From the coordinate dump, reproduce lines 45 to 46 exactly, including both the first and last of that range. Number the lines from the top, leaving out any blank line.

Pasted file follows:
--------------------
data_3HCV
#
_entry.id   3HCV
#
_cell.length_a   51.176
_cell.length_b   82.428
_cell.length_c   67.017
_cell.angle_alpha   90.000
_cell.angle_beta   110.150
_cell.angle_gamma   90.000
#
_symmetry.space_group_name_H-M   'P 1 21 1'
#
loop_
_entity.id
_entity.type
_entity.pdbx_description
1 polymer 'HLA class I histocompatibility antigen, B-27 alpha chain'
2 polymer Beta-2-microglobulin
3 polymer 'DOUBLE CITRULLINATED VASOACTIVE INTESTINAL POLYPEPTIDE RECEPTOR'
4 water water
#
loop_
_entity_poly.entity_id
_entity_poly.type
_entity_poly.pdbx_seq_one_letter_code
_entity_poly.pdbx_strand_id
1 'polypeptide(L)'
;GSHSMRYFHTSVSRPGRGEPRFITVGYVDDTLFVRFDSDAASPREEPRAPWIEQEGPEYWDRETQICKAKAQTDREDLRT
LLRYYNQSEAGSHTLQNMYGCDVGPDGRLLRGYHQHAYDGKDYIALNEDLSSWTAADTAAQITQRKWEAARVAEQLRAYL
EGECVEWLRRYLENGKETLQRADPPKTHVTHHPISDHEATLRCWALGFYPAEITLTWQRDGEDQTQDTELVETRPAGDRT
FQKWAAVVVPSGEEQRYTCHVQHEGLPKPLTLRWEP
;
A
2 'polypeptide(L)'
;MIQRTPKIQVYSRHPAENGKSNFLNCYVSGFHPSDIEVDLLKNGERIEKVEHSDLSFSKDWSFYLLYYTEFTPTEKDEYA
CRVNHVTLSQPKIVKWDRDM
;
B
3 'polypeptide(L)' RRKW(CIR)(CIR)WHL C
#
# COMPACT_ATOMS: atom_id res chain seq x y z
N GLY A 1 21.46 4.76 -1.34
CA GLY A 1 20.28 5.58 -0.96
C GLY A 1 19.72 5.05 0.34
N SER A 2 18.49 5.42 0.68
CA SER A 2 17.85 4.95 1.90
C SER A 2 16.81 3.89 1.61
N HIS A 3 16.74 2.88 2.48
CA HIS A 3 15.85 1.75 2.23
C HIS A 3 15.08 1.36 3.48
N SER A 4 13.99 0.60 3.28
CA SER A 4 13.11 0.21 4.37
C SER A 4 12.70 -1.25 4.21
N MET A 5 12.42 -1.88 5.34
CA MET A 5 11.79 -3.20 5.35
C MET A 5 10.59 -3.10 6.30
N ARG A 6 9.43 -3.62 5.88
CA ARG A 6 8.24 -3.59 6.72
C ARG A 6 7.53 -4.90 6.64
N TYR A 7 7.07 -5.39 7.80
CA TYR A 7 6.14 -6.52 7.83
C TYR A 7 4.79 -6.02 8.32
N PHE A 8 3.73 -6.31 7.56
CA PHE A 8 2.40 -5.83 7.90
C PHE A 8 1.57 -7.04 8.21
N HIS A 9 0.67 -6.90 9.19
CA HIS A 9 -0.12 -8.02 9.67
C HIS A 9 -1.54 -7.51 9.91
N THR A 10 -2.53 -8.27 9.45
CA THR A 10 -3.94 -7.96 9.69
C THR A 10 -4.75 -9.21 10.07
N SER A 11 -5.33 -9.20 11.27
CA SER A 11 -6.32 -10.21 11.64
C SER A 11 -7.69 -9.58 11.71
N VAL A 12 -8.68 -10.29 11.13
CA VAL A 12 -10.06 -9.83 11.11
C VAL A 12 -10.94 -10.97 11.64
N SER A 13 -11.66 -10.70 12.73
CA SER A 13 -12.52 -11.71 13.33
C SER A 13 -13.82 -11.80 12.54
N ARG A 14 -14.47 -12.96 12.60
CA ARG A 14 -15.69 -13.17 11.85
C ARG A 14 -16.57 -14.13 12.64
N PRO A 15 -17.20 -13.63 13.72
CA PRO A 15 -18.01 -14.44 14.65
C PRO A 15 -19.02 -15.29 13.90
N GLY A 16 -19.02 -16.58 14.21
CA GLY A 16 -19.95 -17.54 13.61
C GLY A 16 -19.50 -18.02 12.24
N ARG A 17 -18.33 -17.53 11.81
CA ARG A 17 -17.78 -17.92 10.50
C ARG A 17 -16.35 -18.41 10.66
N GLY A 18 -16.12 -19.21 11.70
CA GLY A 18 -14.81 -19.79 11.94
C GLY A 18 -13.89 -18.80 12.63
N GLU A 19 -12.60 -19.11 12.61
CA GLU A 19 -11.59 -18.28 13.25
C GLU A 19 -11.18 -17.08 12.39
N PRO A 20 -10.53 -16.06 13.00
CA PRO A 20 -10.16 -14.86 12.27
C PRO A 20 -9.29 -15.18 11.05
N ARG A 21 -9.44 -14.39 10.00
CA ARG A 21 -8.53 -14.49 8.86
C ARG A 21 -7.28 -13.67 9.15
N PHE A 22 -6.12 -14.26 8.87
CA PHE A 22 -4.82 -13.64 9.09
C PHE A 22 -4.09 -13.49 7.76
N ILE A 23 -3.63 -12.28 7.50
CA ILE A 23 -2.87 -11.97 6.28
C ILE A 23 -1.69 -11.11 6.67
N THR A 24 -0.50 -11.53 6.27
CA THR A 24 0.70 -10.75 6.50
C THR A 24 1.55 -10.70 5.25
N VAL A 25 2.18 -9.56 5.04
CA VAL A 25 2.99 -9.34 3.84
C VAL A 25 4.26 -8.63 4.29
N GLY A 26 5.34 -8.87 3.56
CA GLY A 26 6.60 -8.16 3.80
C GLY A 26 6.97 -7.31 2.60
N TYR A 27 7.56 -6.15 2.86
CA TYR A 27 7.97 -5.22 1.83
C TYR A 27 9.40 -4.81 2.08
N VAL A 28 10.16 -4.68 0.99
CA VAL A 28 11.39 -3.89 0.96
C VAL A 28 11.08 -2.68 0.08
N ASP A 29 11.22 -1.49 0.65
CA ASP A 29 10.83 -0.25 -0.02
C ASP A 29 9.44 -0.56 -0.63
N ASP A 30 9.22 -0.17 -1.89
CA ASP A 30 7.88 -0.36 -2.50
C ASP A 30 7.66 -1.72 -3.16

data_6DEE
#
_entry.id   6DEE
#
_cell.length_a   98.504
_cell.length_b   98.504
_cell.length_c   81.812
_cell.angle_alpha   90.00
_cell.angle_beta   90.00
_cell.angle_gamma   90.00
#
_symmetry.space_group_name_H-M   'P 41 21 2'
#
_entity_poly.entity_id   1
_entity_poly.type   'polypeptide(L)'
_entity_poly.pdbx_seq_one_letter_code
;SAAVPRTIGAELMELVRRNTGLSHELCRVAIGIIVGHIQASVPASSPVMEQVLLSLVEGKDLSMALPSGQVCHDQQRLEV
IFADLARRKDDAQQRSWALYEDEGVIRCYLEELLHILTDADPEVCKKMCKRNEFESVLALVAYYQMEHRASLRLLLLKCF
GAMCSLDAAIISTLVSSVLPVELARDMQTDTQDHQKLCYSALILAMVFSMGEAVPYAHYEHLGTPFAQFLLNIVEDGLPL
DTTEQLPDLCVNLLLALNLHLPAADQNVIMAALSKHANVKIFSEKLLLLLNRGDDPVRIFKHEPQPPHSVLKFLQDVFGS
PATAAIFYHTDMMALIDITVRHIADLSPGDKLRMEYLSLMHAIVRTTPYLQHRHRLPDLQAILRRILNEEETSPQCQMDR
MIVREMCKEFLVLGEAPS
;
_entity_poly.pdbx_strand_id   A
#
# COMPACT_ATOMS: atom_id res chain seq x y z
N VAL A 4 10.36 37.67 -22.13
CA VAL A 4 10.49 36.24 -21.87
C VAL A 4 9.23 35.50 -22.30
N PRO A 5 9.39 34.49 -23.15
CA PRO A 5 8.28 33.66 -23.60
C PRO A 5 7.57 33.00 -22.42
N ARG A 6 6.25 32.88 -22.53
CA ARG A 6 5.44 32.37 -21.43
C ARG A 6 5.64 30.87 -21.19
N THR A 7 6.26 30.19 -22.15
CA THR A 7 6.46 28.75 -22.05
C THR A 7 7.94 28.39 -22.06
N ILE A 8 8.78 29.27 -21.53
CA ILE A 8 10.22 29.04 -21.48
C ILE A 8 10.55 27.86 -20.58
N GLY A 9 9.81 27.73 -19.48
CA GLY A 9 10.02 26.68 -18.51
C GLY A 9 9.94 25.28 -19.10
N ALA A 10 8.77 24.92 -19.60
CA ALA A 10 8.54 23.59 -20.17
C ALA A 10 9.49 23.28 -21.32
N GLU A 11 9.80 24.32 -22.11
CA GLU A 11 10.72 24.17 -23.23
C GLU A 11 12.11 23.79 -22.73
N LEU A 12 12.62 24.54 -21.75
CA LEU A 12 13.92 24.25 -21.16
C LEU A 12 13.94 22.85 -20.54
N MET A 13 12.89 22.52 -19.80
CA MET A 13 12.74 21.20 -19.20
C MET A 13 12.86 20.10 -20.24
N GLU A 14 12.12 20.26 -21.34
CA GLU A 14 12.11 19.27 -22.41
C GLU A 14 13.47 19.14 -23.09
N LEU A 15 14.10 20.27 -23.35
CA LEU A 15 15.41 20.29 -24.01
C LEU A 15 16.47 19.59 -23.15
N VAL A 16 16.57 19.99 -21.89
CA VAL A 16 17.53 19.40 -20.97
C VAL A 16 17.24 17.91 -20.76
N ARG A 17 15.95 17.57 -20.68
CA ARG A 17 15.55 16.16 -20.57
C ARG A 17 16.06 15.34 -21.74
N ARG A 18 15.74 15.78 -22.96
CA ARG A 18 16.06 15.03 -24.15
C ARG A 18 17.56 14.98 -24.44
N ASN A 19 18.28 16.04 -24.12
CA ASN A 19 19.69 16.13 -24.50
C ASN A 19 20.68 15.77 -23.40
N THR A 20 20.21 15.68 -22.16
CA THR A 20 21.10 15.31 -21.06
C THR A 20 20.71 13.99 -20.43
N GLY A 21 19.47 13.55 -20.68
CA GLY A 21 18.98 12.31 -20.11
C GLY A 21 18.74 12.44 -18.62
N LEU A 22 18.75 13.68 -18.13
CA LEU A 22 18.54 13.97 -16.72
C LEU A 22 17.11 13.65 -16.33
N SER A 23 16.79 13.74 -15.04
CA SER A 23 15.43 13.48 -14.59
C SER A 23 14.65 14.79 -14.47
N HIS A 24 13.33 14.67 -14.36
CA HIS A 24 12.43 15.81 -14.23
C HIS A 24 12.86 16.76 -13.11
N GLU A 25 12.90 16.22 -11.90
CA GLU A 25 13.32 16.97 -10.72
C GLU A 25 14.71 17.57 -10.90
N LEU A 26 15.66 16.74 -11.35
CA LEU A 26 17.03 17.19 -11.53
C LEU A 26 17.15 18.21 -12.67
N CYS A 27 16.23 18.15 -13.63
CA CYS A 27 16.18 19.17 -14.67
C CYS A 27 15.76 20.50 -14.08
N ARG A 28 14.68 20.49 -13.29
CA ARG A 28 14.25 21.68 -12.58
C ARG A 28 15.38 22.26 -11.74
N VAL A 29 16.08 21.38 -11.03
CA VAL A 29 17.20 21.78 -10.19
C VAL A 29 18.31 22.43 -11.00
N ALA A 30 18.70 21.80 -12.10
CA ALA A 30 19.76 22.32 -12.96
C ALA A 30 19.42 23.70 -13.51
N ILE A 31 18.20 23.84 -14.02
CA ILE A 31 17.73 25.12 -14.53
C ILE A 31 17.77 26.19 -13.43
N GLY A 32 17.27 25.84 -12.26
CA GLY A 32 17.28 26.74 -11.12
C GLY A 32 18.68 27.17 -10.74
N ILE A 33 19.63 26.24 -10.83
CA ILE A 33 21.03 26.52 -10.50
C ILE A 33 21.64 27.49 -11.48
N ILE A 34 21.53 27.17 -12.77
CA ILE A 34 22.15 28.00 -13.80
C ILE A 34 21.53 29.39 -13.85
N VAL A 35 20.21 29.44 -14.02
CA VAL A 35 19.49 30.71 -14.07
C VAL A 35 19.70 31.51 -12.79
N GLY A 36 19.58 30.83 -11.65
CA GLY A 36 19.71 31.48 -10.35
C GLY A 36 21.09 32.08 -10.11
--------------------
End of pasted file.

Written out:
C GLY A 1 19.72 5.05 0.34
N SER A 2 18.49 5.42 0.68